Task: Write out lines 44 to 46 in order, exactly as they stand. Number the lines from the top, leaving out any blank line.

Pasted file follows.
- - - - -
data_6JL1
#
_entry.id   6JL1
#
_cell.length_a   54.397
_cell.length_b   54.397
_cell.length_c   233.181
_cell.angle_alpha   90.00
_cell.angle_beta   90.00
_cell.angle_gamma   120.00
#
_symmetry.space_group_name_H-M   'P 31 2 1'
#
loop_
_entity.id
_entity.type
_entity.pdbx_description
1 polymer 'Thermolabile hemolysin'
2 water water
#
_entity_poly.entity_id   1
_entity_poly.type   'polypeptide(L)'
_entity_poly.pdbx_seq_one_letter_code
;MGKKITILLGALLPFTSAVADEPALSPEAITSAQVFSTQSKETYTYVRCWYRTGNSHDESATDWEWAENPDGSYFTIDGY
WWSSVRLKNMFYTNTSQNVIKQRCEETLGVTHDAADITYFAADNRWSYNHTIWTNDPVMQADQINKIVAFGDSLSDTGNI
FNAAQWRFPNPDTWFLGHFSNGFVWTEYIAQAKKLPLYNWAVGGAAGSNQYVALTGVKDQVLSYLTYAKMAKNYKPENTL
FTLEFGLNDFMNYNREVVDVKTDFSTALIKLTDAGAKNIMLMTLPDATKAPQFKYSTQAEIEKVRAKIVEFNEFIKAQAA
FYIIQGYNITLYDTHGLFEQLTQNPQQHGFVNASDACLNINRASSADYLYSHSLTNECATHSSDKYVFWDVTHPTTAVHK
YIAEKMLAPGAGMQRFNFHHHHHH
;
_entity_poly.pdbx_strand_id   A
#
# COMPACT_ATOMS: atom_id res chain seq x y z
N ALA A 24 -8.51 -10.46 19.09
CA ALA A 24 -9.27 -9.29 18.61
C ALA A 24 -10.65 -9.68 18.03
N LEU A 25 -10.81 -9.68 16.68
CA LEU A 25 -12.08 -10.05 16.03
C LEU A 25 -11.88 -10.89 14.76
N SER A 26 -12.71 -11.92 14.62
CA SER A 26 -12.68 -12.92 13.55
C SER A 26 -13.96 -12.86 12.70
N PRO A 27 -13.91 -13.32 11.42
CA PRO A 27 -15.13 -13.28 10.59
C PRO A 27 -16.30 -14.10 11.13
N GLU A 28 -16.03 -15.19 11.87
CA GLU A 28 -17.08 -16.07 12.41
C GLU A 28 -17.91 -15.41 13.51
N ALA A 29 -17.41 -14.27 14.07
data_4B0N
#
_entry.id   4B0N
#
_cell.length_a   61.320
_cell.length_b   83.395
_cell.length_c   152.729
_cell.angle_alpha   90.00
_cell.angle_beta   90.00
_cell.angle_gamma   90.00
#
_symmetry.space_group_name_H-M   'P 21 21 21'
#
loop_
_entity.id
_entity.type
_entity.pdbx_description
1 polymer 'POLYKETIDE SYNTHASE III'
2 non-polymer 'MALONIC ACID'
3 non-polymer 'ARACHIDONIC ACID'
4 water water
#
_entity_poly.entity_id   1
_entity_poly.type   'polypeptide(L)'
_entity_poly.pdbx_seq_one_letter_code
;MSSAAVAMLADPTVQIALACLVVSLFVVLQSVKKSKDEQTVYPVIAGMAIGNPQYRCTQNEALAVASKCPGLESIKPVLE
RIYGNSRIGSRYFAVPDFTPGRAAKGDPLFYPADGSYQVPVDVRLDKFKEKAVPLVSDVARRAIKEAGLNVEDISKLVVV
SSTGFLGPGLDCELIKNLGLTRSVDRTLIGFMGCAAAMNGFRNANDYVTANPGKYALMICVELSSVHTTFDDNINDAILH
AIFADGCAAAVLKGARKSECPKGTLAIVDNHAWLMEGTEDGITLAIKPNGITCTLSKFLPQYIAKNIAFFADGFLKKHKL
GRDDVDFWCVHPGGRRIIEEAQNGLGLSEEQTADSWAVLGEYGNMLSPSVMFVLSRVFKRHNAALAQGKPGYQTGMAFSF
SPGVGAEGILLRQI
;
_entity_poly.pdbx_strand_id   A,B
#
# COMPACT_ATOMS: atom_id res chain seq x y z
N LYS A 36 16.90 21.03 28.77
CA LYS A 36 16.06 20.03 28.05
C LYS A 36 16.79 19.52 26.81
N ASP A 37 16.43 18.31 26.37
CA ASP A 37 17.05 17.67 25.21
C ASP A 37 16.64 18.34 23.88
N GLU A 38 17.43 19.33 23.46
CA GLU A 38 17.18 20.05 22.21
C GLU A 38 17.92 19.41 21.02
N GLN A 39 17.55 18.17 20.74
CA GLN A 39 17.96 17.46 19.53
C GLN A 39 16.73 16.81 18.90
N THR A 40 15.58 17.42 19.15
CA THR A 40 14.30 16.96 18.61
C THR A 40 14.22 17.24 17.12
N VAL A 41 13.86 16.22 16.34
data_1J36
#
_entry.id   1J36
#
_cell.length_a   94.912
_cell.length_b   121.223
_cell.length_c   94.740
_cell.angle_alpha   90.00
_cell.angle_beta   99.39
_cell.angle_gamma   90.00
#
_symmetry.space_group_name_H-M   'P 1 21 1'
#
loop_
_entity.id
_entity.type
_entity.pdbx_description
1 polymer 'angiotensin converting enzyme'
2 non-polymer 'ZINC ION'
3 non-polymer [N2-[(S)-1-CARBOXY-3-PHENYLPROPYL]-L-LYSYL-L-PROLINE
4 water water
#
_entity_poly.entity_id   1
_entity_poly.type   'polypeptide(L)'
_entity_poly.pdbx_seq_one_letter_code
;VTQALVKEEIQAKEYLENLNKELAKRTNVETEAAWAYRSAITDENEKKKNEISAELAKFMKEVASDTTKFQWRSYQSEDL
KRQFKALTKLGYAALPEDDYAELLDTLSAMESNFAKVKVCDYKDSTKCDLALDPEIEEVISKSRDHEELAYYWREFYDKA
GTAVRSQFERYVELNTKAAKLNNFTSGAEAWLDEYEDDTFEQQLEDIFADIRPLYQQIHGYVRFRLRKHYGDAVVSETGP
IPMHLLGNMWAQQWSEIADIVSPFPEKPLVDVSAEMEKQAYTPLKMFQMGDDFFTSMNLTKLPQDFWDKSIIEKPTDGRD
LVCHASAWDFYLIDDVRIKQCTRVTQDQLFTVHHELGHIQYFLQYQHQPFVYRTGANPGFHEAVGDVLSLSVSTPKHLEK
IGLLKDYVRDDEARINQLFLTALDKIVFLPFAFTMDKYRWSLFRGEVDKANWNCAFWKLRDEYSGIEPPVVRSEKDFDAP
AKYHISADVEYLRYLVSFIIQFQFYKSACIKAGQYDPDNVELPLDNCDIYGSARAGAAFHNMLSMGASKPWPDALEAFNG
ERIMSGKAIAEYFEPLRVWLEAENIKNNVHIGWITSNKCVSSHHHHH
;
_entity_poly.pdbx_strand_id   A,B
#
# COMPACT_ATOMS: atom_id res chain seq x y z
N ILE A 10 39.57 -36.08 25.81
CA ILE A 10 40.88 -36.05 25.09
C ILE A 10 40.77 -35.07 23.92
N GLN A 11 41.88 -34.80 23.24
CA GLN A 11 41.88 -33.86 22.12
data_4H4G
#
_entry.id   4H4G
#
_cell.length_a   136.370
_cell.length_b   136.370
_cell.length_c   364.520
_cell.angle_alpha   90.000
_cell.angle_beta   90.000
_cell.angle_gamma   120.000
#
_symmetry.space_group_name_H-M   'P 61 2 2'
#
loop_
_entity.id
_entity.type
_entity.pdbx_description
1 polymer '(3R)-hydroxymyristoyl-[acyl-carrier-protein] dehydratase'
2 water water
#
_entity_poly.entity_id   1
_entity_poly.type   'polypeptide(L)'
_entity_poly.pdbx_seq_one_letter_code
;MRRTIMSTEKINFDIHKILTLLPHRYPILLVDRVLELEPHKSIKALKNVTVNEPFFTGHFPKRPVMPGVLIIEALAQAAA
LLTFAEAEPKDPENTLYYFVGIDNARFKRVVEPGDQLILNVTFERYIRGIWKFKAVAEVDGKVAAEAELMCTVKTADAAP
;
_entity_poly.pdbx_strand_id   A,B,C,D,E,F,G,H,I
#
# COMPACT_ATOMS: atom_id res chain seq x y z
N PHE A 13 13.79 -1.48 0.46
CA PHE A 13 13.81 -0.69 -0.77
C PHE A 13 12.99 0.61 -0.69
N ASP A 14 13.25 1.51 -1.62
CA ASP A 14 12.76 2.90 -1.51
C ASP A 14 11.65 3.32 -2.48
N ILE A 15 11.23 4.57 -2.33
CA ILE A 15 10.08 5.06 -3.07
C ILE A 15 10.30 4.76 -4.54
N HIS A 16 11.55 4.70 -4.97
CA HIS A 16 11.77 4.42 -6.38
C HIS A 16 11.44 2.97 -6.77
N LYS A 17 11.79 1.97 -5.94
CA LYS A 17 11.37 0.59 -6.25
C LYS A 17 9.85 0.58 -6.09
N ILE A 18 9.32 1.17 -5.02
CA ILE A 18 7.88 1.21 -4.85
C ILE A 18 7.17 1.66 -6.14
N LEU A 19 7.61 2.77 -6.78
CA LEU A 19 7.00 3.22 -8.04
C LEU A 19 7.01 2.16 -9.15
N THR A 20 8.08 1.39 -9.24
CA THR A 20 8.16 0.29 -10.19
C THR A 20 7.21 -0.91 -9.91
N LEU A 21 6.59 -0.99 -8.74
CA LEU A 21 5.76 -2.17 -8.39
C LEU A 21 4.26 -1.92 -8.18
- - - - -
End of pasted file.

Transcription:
CA PRO A 27 -15.13 -13.28 10.59
C PRO A 27 -16.30 -14.10 11.13
N GLU A 28 -16.03 -15.19 11.87